Brief Background: Fidel CASTRO led a rebel army to victory in 1959, and his guiding vision has defined Cuba’s Communist revolution while his iron will has held the country together for more than four decades. CASTRO brought Cuba onto the world stage by inviting Soviet support in the 1960s, inciting revolutionary movements throughout Latin America and Africa in the 1970s, and sending his army to fight in Angola in the 1980s. At home, Havana provided Cubans with high levels of healthcare, education, and social security while suppressing the Roman Catholic Church and arresting political dissidents. Cuba is slowly recovering from severe economic recession following the withdrawal of former-Soviet subsidies, worth $4billion-$6 billion per year, in 1990. Location/Land: Caribbean, island between the Caribbean Sea and the North Atlantic Ocean, south of Florida. Cuba is slightly smaller than Pennsylvania when your compare land sizes.
Their climate is tropical; moderated by trade winds; dry season (November to April), rainy season (May to October).
Cuba is also the largest country in the Caribbean. Natural resources: cobalt, nickel, iron ore, copper, manganese, salt, timber, silica, petroleum Land use: which was established in 1993 to be: Population: 11,096,395 established in July of 1999. Ethnic groups: mulatto 51%, white 37%, black 11%, Chinese 1% Religions: nominally 85% Roman Catholic prior to CASTRO assuming power; Protestants, Jehovah’s Witnesses, Jews, and Santeria are also represented Cuban Independence: May 20, 1902 (from Spain Dec 10, 1898; Governed by the US 1898 – 1902) National holiday: Rebellion Day, July 26 (1953); Liberation Day, Jan 1 (1959) Economic overview: The state plays the primary role in the economy and controls practically all foreign trade. The government has undertaken several reforms in recent years to stem excess liquidity, increase labor incentives, and alleviate serious shortages of food, consumer goods, and services. The liberalized agricultural markets introduced in October 1994, at which state and private farmers sell above-quota production at unrestricted prices, have broadened legal consumption alternatives and reduced the black market prices.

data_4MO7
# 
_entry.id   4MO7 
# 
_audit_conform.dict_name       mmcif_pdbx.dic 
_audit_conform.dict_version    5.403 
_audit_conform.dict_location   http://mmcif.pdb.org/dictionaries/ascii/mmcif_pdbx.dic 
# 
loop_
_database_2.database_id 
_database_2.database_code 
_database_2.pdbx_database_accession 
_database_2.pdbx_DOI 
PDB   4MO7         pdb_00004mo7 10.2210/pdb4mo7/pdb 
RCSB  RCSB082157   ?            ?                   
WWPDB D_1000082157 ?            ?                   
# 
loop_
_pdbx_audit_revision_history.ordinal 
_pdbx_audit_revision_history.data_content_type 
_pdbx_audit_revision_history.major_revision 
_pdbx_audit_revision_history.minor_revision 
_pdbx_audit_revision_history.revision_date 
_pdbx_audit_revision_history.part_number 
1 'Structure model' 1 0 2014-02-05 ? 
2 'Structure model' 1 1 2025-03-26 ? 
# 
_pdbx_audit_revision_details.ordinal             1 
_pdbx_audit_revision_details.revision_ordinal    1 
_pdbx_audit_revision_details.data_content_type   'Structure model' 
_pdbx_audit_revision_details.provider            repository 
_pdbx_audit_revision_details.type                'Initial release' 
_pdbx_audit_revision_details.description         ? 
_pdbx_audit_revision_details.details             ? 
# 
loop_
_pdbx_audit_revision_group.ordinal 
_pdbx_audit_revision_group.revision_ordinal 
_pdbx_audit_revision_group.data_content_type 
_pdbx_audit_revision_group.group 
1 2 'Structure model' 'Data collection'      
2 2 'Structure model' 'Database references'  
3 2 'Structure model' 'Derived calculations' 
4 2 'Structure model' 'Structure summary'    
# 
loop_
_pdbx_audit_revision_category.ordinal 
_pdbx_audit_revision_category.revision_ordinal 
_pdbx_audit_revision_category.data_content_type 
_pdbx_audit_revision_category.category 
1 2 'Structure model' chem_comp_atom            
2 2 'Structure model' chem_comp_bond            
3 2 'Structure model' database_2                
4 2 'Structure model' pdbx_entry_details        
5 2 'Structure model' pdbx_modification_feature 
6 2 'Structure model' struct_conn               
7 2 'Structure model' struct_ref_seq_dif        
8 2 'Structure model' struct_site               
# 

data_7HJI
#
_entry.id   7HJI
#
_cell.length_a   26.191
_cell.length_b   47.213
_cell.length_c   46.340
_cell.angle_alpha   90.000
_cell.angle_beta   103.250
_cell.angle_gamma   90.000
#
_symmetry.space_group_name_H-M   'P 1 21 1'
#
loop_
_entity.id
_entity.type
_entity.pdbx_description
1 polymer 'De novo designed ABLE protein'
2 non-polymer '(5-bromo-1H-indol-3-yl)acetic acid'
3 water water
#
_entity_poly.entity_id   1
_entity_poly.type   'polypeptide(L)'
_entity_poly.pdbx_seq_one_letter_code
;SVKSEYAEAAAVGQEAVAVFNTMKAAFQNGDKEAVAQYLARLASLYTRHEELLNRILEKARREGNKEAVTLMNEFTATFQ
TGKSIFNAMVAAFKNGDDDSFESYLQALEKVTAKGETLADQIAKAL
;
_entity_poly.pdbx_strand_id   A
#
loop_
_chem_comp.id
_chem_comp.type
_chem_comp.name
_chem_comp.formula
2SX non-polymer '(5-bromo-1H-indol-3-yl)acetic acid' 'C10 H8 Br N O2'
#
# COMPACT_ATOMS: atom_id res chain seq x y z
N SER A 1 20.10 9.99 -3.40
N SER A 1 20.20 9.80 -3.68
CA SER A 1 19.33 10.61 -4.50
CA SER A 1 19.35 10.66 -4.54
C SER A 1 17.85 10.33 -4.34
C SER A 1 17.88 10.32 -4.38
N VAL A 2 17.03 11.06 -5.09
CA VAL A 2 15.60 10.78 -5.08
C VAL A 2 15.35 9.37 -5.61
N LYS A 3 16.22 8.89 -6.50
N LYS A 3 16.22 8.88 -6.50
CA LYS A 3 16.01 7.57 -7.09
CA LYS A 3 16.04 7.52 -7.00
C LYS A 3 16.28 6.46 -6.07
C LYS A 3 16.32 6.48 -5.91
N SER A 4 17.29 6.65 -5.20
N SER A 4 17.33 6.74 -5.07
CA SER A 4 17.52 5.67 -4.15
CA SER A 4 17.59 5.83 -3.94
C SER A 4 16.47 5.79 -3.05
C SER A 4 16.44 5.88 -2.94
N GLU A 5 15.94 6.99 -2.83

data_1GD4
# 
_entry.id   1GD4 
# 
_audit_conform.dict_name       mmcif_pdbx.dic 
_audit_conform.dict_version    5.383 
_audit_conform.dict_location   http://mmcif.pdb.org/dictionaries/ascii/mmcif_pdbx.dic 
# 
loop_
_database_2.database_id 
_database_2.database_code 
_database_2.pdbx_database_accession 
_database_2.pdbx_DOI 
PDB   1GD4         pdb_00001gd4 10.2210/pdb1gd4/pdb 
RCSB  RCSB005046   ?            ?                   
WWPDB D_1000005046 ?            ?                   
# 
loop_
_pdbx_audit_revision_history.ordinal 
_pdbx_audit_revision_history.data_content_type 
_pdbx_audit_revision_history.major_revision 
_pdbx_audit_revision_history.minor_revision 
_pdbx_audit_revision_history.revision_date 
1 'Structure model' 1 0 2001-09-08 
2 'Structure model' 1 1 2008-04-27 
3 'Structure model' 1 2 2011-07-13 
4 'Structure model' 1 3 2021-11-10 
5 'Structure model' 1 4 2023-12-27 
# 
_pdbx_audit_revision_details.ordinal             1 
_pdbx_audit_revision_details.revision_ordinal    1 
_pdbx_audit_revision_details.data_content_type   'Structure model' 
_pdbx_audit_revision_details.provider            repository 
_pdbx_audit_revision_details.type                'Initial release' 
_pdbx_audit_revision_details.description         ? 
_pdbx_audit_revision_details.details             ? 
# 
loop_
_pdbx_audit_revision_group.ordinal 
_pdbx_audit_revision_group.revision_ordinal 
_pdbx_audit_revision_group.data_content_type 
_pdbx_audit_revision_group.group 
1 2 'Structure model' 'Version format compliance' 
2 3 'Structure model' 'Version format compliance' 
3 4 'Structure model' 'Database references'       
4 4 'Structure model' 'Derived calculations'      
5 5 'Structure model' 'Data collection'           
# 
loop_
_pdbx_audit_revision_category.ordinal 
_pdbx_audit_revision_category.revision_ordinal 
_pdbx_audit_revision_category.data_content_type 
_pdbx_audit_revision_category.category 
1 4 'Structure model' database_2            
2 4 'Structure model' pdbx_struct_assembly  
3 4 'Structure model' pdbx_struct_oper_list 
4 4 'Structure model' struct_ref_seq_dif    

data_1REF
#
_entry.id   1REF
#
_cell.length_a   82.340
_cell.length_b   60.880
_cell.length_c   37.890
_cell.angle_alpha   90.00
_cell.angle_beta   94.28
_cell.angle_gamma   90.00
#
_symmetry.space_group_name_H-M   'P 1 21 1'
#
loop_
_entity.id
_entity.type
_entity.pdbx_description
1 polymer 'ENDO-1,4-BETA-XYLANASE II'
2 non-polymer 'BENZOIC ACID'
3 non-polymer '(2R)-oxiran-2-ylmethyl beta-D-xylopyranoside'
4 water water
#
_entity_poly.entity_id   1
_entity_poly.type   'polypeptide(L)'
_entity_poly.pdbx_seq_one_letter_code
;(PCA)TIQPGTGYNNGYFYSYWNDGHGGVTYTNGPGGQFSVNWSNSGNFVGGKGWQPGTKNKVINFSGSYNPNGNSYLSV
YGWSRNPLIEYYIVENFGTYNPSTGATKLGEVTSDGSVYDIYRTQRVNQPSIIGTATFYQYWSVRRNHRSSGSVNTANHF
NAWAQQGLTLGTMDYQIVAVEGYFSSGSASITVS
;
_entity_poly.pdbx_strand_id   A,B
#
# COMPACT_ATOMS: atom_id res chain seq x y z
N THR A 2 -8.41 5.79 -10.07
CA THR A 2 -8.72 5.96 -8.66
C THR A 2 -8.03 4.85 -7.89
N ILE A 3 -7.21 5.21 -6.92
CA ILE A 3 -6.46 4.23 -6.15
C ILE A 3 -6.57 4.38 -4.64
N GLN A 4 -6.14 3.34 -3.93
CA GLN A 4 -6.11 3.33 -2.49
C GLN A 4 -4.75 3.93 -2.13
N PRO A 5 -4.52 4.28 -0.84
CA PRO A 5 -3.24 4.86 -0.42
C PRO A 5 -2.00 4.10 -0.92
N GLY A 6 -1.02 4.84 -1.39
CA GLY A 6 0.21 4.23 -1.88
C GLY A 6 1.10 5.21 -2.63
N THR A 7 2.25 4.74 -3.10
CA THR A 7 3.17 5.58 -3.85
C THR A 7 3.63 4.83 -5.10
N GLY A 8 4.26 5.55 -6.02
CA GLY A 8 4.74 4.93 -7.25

In the early 1900's, Cuba was a stomping ground for many of the rich and famous from the United States. Many famous movies stars and wealthy business entrepreneurs spend their vacations there along with a substantial amount of money. Trade and commerce between the United States and Cuba flowed freely and abundantly. Even with the Dictatorship-like regime of Batista, the countries benefited from ...
Government efforts to lower subsidies to unprofitable enterprises caused the semi-official exchange rate for the Cuban peso to move from a peak of 120 to the dollar in the summer of 1994 to 21 to the dollar by 1998s yearend. New taxes introduced in 1996 helped drive down the number of self-employed workers from 208,000 in 1996 to 155,000 by July 1998. Havana announced in 1995 that GDP declined by 35% from 1989-93, as the result of lost Soviet aid and domestic inefficiencies. The drop in GDP supposedly halted in 1994, when Cuba reported 0.7% growth, followed by increases of 2.5% in 1995 and 7.8% in 1996. Growth slowed in 1997 and 1998 to 2.5% and 1.2% respectively. Export earnings declined 22% in 1998, to $1.4 billion, the result of lower sugar export volume and lower world prices for nickel and sugar.
Import expenditures also fell 15% to $3.0 billion, in part due to lower world oil prices. Tourism and remittances play a key role in foreign currency earnings. Living standards for the average Cuban remain at a depressed level compared with 1990. purchasing power parity$17.3 billion 1998 estimation real growth rate: 1.2% 1998 estimation per capita: purchasing power parity$1,560 1998 estimation composition by sector: estimated in 1997